5 tips for supporting new parents at work

Compared with previous decades, companies today are doing more to support their employees who are starting new families - however, there’s still more to be done.

Compared with previous decades, companies today are doing more to support their employees who are starting new families. However, there's still more to be done. According to Bright Horizons, 59 percent of surveyed employees report missing three to 10 days of work due to inadequate child care options. As a result, U.S. companies miss out on more than $5 billion in unrealized revenue.

Here are five ways companies can better support new parents at work:

1. Extend the parental support period

In the U.S., the Family and Medical Leave Act allows parents to take up to 12 weeks off after the birth of a child. The law does not require companies to pay parents during this leave. Additionally, companies with fewer than 50 employees are exempt from the law entirely.

Although the majority of companies do not see significant turnover immediately following a parent's return to work, some have found that retention rates drop after 12 to 18 months. According to Harvard Business Review contributor Daisy Wademan Dowling, HR leaders should consider holding check-ins with parents after nine and 12 months to see how the employees have adjusted. These meetings bring value to the organization by preemptively addressing employee concerns, thereby reducing the likelihood of costly turnover.

2. Make leave time flexible

Rather than offering parental leave as a solid block of days, some companies are making their programs more flexible by allowing parents to choose when they return to work. For example, it can be difficult to transition back to a full workload. Flexible programs give employees the option to create a ramp-up period, much like when a new employee is hired.

Similarly, some organizations offer new parents greater flexibility to telecommute. The ability to work from home several days a week not only reduces employee stress, but also the financial burden of childcare.

"Offering flexibility to both parents is of the utmost importance," remarks Cindy Eidnes, Division Director of Beacon Hill's Legal Division in Minneapolis. "More and more, I have seen law firms and corporate legal departments in our market encouraging both parents to take time off for parental leave, which allows them to spend time together as a family, but also eases both of their transitions back into the workforce when the time comes."

Parents who receive support from their employers are more likely to return to work after taking parental leave.

3. Consider a mentorship program

Organizations have found value in mentorship programs that pair experienced employees with new hires. The idea is that employees have a better understanding of the daily tasks associated with a position, and are therefore better equipped to provide actionable guidance.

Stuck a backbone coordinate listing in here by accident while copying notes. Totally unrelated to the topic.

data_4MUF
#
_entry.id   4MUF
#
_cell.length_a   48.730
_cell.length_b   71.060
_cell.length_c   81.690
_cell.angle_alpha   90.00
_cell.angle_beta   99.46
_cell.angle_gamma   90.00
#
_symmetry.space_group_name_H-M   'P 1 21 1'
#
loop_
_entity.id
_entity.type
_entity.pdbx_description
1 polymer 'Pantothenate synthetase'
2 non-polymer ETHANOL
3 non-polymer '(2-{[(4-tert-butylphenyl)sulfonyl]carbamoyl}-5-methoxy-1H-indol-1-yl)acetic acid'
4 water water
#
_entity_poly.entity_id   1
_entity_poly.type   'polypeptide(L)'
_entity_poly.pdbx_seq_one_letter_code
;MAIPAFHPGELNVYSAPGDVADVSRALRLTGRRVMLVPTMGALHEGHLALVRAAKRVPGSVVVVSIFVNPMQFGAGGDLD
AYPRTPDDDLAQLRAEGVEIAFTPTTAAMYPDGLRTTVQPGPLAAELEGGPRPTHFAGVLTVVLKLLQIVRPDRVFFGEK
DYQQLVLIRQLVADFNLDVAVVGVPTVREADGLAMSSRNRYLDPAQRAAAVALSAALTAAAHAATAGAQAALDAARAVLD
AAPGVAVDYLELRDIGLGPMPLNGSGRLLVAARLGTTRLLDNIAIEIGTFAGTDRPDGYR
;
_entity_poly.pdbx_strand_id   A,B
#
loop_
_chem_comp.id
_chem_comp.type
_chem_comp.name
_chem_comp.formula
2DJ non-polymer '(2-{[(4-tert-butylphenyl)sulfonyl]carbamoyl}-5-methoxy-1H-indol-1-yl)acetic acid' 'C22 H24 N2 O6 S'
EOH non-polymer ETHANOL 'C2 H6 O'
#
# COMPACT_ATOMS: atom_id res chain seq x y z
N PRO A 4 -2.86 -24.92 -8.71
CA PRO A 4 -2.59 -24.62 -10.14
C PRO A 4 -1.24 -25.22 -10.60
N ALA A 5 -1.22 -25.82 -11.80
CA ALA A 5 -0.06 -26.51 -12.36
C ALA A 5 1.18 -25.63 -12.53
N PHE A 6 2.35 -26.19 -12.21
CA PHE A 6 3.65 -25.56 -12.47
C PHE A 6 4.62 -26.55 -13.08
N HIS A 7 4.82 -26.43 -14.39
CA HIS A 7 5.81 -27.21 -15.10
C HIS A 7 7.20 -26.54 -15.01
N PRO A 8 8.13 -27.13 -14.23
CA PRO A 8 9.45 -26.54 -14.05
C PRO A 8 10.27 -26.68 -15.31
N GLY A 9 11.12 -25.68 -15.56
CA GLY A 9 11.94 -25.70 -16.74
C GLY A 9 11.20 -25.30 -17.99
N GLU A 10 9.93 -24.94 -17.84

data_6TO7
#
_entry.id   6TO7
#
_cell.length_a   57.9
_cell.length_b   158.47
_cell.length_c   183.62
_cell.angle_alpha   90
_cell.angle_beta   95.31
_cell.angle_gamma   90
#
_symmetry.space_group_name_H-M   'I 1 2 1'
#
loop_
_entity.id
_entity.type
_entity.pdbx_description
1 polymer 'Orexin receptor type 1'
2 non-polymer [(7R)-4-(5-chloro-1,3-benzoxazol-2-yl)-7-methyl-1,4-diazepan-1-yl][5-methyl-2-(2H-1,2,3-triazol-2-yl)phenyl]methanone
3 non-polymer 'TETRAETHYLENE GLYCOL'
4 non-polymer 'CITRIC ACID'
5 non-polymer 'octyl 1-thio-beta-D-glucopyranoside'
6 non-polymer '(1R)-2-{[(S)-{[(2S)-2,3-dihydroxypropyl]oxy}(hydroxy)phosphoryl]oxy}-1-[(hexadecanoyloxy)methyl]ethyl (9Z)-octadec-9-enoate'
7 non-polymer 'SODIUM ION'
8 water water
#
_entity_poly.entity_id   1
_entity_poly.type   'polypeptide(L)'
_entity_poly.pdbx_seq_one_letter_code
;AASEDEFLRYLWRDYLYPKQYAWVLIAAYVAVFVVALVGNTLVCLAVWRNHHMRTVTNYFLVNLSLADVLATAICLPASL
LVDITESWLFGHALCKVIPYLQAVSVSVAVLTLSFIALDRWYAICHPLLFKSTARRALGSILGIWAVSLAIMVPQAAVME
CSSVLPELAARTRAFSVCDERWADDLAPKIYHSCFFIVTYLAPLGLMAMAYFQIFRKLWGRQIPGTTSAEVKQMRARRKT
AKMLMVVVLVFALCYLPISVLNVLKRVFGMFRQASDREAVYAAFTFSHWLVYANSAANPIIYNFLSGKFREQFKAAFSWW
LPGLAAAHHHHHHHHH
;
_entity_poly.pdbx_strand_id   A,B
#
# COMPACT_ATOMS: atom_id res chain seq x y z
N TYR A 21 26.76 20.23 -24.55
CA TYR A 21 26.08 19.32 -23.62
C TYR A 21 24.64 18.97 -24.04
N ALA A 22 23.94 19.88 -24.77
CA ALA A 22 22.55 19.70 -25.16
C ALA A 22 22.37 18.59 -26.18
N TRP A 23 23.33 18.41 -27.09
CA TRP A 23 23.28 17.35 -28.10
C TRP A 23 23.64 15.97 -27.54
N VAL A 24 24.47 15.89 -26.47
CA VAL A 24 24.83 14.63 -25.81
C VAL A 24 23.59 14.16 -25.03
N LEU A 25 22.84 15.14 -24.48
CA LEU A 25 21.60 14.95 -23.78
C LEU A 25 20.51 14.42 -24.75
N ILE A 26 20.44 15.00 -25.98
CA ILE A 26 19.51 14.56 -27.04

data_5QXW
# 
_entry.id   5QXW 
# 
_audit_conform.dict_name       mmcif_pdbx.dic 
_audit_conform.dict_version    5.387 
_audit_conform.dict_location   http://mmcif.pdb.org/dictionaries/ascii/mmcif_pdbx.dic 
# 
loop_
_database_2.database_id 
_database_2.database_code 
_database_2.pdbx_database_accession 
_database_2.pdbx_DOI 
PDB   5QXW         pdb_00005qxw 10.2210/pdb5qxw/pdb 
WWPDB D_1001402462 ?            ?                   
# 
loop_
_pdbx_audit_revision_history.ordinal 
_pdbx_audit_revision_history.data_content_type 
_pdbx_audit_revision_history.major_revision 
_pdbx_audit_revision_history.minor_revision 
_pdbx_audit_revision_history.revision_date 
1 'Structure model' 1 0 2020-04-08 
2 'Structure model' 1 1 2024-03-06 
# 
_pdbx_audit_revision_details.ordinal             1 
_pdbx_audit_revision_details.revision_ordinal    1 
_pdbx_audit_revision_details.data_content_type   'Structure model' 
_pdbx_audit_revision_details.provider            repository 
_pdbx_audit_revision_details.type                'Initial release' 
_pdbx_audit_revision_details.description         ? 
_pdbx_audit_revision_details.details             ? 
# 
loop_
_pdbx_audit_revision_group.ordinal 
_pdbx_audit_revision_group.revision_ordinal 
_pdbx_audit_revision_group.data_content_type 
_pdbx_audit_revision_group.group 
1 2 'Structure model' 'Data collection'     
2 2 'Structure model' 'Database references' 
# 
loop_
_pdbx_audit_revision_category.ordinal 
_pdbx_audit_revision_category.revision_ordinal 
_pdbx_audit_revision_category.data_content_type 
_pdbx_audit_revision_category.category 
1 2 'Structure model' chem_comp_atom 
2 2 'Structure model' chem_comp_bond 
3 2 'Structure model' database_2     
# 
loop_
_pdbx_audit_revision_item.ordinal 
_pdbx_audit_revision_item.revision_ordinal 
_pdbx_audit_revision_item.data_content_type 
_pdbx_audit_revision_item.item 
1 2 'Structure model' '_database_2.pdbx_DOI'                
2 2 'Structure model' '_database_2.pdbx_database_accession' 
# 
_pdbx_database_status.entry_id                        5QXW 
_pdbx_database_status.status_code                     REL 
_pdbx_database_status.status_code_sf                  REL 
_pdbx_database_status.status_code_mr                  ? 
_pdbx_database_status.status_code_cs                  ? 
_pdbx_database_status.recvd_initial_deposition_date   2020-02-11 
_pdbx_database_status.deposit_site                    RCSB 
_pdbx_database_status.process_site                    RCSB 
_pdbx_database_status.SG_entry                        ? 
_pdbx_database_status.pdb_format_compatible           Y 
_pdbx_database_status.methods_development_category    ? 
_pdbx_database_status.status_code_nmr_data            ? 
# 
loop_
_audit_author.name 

CNN reported that professional services firm PwC has implemented a similar strategy within its parental leave policy. The organization uses a volunteer system to pair working parents with new moms and dads. The experienced working parents can offer advice on how to balance the responsibilities of child rearing and career advancement.

4. Offer on-site child care

Many large organizations offer on-site child care services for when other accommodations are unavailable. For example, outdoor clothing company Patagonia has been offering this service since 1983 with great success. The company employs teachers and child-care attendants to look after young children while their parents work. Since adopting this program, nearly 100 percent of new moms return to work at Patagonia, a significant improvement over the national average, which hovers between 75 and 80 percent.

On-site child care programs can be expensive, but there are tax credits available to offset the costs. A secondary option would be to subsidize some child care expenses like daycare and baby food.

5. Solicit feedback from employees

As with any employee support program, employee feedback is essential. Surveying new parents about their experiences can reveal challenges that may have gone unnoticed during the initial planning phase. By collecting and analyzing program data over time, stakeholders can continually improve performance that not only makes life easier for working parents, but also brings new value to the organization.

Looking for more ways to improve employee retention rates and reduce absenteeism? Speak with an expert consultant from Beacon Hill Staffing Group to learn more.

This content is brought to you by the Marketing Team at Beacon Hill Staffing Group.

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